Next up is [normalize.css](, a modern update to the old CSS reset stylesheets. Not really much to add to that except it’s really well commented, so make sure you change it from normalize.css to _normalize.scss so that you don’t bloat your final site.css file.

The Global directory has the following:


The _01, _02, etc. prefixes take advantage of the sass-globbing’s alphabetical file inclusion. All our site variables (colors, font weights, and so forth) are in vars, our custom mixins are next, then extends. Base has all of the base markup styles:

body {
  font-size: rem(16);
  font-style: normal;
  font-weight: $regular;
  -webkit-font-smoothing: antialiased;
  -moz-osx-font-smoothing: grayscale;

h1, h2, h3, h4, h5, h6 {
  text-rendering: optimizeLegibility; // Fix the character spacing for headings

p, a, ul, ol, etc...

The layouts directory usually has a _layouts.scss file, which covers the basics of site layout. Since we use Drupal, we’ll often add a _regions.scss as well to specify layout for the various Drupal-generated content zones on a site. These files are where we use the Neat framework the most.

Finally, we have the modules directory – where most of the theming takes place. These are usually named by content type (_basic-pages.scss, _articles.scss, etc.), though there are often files such as _forms.scss and _homepage.scss as well. Sometimes we don’t even have to use our source maps to know where code is!

One of our good habits is to start with our mobile-first, responsive _01.template.scss file:

// Default / Mobile

// Tablet (580px)
@media all and (min-width: $tablet) {

// Large Tablet (768px)
@media all and (min-width: $lg-tablet) {

// Desktop (1228px) $max-width: 1440px
@media all and (min-width: $desktop) {

When you want to add another theming module, you just make a copy of the template and your progressive breakpoints are included! (The $max-width: 1440px is there in a comment because it’s handy).

All of this gets handled by a task in our Rakefile, which sets a watcher for changes to any SASS file and compiles them into a single css/style.css:

desc 'Watch sass'
task :sasswatch do
system 'sass -r sass-globbing --watch sass/style.scss:css/style.css'

Pulling It All Together: Browsersync!

Finally, at the top of our stack, we have Browsersync. Eric Paxton, our Senior Front End Engineer, wrote an excellent overview of why we use this amazing tool, what it does, as well as how to install it in detail for Drupal 8.

In our stack it’s as simple as another task in that Rakefile:

desc 'Running Browsersync'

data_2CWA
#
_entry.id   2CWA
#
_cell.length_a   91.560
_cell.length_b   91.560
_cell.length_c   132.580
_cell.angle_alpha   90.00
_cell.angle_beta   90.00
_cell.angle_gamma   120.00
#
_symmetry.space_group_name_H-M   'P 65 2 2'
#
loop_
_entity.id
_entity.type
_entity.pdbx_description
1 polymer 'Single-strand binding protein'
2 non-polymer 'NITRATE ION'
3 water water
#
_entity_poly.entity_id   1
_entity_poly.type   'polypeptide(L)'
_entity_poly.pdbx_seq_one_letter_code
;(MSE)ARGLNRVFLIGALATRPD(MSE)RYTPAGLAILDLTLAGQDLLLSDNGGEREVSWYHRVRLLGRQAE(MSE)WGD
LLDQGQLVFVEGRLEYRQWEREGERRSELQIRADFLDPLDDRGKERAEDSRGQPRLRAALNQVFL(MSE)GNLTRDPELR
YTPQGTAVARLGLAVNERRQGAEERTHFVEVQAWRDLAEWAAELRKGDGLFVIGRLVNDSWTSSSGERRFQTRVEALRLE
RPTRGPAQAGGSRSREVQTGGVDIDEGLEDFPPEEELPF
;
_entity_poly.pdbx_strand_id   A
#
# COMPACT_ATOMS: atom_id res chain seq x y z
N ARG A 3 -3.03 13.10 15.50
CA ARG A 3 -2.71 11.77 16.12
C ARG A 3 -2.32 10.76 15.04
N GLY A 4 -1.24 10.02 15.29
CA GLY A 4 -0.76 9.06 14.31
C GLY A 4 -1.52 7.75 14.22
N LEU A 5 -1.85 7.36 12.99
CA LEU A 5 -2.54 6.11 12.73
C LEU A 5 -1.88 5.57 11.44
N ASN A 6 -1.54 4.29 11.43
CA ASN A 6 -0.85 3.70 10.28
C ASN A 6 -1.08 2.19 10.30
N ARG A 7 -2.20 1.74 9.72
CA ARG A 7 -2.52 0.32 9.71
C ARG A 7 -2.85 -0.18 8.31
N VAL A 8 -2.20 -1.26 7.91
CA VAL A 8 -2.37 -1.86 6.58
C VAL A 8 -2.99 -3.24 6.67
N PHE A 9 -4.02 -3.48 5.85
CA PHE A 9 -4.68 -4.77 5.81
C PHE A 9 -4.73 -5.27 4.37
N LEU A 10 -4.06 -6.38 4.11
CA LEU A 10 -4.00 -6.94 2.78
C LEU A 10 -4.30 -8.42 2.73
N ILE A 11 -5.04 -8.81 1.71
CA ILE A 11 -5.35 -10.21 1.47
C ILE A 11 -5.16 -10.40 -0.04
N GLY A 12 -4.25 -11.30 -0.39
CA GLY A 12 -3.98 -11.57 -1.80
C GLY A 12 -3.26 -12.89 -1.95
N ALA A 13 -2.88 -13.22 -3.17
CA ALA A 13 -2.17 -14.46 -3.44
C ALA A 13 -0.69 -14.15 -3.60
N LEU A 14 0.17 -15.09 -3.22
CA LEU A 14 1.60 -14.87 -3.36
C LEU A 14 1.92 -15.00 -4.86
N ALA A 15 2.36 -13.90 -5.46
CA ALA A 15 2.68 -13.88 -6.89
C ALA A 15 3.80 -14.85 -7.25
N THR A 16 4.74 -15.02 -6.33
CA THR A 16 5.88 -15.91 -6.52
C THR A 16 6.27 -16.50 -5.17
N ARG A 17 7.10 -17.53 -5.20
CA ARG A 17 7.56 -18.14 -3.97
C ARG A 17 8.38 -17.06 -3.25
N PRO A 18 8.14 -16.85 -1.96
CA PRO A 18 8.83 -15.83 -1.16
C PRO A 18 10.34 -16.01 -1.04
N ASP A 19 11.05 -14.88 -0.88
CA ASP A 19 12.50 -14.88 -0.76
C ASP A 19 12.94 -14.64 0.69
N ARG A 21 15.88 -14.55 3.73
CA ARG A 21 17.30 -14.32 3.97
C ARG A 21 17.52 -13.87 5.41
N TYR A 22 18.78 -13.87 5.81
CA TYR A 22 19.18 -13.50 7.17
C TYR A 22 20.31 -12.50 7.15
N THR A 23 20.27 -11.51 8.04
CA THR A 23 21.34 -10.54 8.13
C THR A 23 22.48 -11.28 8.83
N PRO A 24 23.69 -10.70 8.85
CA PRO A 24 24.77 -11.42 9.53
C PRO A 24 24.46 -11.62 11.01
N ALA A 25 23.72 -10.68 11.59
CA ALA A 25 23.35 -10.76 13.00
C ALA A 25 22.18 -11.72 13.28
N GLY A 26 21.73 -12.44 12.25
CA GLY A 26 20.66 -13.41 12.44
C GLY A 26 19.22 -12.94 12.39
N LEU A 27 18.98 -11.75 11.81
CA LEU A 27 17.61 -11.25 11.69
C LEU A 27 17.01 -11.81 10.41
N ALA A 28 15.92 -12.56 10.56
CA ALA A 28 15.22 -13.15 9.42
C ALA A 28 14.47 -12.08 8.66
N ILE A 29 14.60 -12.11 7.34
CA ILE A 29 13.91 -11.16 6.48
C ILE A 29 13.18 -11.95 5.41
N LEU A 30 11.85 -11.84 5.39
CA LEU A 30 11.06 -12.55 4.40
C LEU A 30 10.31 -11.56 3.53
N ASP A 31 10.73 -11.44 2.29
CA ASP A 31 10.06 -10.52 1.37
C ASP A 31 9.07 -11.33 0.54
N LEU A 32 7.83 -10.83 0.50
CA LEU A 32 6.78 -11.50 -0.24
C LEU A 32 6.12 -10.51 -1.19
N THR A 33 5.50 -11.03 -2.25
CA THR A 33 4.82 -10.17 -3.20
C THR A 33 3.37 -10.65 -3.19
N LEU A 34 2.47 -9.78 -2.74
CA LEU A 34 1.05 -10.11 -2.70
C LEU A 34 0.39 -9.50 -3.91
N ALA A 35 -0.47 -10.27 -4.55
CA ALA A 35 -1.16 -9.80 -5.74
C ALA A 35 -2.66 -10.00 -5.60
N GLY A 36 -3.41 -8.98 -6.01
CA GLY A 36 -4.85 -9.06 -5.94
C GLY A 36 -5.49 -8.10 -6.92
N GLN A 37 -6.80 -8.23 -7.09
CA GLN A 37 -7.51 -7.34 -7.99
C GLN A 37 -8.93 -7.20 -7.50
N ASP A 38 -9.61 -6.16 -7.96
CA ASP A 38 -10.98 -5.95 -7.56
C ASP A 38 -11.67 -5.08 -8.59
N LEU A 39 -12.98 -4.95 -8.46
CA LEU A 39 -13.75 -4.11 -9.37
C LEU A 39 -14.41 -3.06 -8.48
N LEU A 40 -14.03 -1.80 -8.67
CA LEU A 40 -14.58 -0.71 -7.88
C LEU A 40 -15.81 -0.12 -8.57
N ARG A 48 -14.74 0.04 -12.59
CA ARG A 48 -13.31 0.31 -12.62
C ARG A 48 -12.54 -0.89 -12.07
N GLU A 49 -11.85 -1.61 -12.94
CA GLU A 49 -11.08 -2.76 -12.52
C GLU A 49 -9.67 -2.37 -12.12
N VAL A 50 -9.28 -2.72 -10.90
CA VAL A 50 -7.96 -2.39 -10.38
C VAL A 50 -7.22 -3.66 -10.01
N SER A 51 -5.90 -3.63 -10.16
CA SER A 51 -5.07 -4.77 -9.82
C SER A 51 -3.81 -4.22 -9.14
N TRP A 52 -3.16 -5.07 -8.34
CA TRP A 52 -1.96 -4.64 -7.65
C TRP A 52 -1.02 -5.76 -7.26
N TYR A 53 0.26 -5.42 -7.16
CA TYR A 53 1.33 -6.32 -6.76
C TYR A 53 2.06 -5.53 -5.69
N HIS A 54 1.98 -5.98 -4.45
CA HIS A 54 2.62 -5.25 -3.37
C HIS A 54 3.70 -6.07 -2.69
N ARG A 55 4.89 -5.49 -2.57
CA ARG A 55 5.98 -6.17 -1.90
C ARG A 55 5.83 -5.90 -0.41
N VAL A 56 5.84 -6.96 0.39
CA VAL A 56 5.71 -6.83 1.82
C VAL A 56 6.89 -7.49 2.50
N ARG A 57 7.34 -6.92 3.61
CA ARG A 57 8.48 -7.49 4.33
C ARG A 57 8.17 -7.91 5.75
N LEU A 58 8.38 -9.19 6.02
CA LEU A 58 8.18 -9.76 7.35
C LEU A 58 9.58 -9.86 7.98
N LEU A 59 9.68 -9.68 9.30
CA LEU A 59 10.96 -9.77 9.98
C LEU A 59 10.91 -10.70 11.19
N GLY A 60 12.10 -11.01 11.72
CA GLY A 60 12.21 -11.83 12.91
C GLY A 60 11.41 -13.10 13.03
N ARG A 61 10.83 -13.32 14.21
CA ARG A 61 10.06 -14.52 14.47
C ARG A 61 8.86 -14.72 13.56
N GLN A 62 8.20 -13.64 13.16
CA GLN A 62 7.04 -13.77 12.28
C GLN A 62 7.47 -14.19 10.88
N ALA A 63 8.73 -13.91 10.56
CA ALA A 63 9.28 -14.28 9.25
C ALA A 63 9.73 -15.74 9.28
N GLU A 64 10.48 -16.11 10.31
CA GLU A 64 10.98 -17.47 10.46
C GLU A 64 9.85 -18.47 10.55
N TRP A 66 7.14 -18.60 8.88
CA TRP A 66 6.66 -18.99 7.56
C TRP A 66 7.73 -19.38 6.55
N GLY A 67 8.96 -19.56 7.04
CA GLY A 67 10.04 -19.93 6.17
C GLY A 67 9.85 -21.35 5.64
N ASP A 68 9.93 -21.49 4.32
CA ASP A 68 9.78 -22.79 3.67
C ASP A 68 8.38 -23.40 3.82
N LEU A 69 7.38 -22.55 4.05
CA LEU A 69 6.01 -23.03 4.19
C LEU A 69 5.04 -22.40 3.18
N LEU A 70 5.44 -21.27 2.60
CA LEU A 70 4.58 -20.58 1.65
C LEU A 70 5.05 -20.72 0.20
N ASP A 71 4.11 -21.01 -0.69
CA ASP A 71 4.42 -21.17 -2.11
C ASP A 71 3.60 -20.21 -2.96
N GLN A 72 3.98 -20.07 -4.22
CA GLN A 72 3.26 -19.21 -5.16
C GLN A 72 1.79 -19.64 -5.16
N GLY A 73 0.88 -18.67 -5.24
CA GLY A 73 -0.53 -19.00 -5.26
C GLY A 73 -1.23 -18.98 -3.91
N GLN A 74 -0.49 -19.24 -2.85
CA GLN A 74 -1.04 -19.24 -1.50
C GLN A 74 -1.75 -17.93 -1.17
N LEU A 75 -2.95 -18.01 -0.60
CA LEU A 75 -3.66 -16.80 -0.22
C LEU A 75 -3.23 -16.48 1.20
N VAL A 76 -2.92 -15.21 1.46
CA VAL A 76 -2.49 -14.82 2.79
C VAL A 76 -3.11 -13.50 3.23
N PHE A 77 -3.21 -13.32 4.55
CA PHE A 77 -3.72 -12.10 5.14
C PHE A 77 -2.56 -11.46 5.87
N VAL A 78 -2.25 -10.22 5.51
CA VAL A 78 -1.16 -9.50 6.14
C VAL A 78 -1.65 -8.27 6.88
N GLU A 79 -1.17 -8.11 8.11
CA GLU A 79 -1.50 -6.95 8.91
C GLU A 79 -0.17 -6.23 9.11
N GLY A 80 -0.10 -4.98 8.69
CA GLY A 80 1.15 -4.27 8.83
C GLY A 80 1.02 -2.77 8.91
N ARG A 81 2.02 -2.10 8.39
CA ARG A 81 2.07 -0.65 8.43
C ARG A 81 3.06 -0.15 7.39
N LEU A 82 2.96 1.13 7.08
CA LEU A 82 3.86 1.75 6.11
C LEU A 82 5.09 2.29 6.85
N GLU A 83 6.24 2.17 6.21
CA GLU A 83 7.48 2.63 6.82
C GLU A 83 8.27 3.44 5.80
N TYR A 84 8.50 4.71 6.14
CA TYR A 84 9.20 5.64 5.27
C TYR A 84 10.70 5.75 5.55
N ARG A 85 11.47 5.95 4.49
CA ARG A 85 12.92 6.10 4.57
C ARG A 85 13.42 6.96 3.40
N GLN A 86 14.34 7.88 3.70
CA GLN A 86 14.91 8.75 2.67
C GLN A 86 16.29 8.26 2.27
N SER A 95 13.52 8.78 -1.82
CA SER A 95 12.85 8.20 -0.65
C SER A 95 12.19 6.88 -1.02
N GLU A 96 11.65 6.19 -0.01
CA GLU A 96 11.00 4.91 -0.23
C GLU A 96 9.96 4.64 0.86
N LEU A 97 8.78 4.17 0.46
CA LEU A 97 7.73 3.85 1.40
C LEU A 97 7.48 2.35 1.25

task :browsersync do
     system 'browser-sync start --proxy "" --files "css/*.css" --no-inject-changes'

And adding the following (generated by running browser-sync start) to the site’s <head> :

<!-- <script id="__bs_script__">
  //<![CDATA[ document.write("<script async src='http://HOST:3000/browser-sync/browser-sync-client.2.12.3.js'><\/script>".replace("HOST", location.hostname));
</script> -->

This also sets a watcher on the CSS, and refreshes every browser you have open to localhost:3000 or the local network IP address it generates upon running rake serve.

The last part of the Rakefile implements the tasks we set up:

desc 'Serve'
task :serve do
  threads = []
  %w{sasswatch browsersync}.each do |task|
    threads << do |devtask|
  threads.each {|thread| thread.join}
  puts threads

This has the magical effect of opening a new browser window to localhost:3000 when you run rake serve, and reloading it every time you save any of your SASS files. It also scrolls all open windows together, even when you open up things on your phone using the local network proxy, which it helpfully provides as output:

>>> Sass is watching for changes. Press Ctrl-C to stop.
[BS] Proxying:
[BS] Access URLs:
       Local: http://localhost:3000
          UI: http://localhost:3001
 UI External:
[BS] Watching files...
[BS] File changed: css/style.css
      write css/style.css
      write css/

This is really the cherry on top of the dev stack – after using it for a little while, you’ll wonder how you ever got along reloading everything manually.

Stack Overview

In summary, here’s that front-end stack:

  • Ruby via rbenv, managing gems using Bundler
  • JavaScript via Node.js, managing packages using NPM
  • SASS with globbing, set up in a simple directory structure
  • Bourbon Mixin library
  • Neat Grid system
  • Normalize.css as _normalize.scss
  • A simple module template containing responsive breakpoints
  • Browsersync

None of this is carved in stone of course, and it gets slightly tweaked for every new build based on the project requirements, such as internationalization, the base CMS (Drupal, WordPress, or Jekyl in our case), and the desire to try out something new, which is fairly constant. After all, that’s how we got to the stack we have today!